Tag Archives: #LikeAGirl

Have We Frozen Children’s Movies?

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Hubby and I used to go to the movies a lot. I love seeing films on the big screen, right at the same time as everyone else is seeing them for the first time. However, let’s be honest: once you have a kid, that’s a REALLY expensive date night. Movie tickets aren’t cheap, and neither are babysitters. Once you tack on dinner before the movie or drinks after, you’ve spent a lot of money. So needless to say, since EK has been around (about 27 months), we’ve seen a total of less than 10 movies… maybe even closer to 5. That being said, we didn’t see Frozen until several months after it came out on DVD. I had heard all the hype, had students who were obsessed with the movie, characters, and soundtrack. Because I have loved Idina Menzel since “Rent”, I managed to hold off listening to the song until I watched it in the movie the first time. It’s a great song, she sings it SO WELL, and it was almost unbelievable how quickly my daughter heard the first notes of it, stared open mouthed at the tv, and begged for me to play it again as soon as it was over. I mean, seriously? She had never heard it, didn’t know that it was the song that everyone was supposed to love. It was just that great. I think someone tipped her off.

I have long been a fan of Disney. Nay, a obsessive lover of all things Disney. That about covers it. I love the movies, the shorts, the music, the characters, the voices, the animators, the world created for and devoted to Disney. The first movie I ever saw in a theater was Disney’s The Little Mermaid. The next movie I remember seeing in theaters was Disney’s Beauty and the Beast. Every summer for as long as I can remember, my mom would take my brother and me to the newest Disney flick at least once, maybe twice in the theater, and we would get the VHS (yeah, I said it) for Christmas. Like clockwork… it was our tradition.

Now that I’m the mom, the “grown up”, I’m watching these animated features with a little more scrutiny. I still love them, oh yes, but I’m looking for more than a catchy tune and a happy ending. Pixar added incredible things to the latest movies, not the least of which were new ideas and 3-D animation. Whether or not the movies were complete musicals has gone in and out over time, as has using original stories versus tried and true tales. I will say one thing: every time I see a new one, I’m amazed at how the integrity of the movies I’ve loved since childhood has been upheld, in quality and in magic.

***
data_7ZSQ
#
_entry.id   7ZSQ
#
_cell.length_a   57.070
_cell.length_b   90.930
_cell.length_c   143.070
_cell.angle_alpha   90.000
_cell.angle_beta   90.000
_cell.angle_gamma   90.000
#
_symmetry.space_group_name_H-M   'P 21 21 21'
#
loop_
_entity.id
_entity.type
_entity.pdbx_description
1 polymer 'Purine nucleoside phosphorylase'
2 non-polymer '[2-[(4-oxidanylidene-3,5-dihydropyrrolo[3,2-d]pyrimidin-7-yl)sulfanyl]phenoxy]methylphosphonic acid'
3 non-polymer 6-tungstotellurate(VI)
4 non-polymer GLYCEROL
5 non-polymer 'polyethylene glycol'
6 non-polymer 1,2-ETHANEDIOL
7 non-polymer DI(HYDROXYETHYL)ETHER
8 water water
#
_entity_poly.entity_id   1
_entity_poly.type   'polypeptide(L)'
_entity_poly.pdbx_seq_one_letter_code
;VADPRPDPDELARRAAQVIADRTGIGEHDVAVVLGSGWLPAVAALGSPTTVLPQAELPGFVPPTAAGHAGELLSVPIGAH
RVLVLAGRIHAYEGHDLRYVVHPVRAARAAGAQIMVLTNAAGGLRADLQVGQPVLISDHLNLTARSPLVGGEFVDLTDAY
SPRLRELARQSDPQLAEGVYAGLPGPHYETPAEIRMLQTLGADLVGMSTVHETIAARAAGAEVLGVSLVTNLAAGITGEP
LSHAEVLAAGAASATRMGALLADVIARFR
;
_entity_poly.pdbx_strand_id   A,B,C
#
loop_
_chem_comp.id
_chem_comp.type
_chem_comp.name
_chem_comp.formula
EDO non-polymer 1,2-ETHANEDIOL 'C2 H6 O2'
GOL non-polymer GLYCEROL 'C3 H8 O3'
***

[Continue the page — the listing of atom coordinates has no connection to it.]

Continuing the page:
Two of my newest favorites are Frozen (I love it almost as much as my daughter) and Brave. On the heels of my #LikeaGirl rant (read it here), I love them for their heroines. Brave‘s Merida is the epitome of who I was as a preteen: outspoken, strong character, always right, forever at odds with her mother, and yes, a bit awkward. I relate to her immediately, as I’m sure thousands of girls did during their first viewing of the movie. My favorite thing about the storyline? Redemption of relationship and no romantic love interest in sight (quite the opposite, in fact). Brave is about Merida and her journey, so no man needed. Talk about empowering girls! Look at this gal, she might have made some mistakes, but she worked to make them right again, and here she is, a total rockstar. She even makes me want to grow out my hair, get a perm, and dye it red.

But Frozen? It’s totally confusing me. I mean, yes… empowering girls? That’s covered. Strong relationships with your girls? Covered. Anna sees that Elsa needs help. She goes out, gets the help, saves the day. But she find one love, realizes that’s a bust, and then finds a new one in what, a day? But back to the girls, in the end, Elsa saves Anna, too. But after she’s been totally unhinged, right? She has this magic power, can’t control it, freaks out, freezes her kingdom, almost kills her sister, and still is just barely hanging on to her sanity until she has a miraculous change at the end of the movie. She’s a powerful gal, sure, but that isn’t the power I want my little girl to aspire to. I want her to be like Anna… I think..? (Check out my friend Sydney’s thoughts on Frozen here)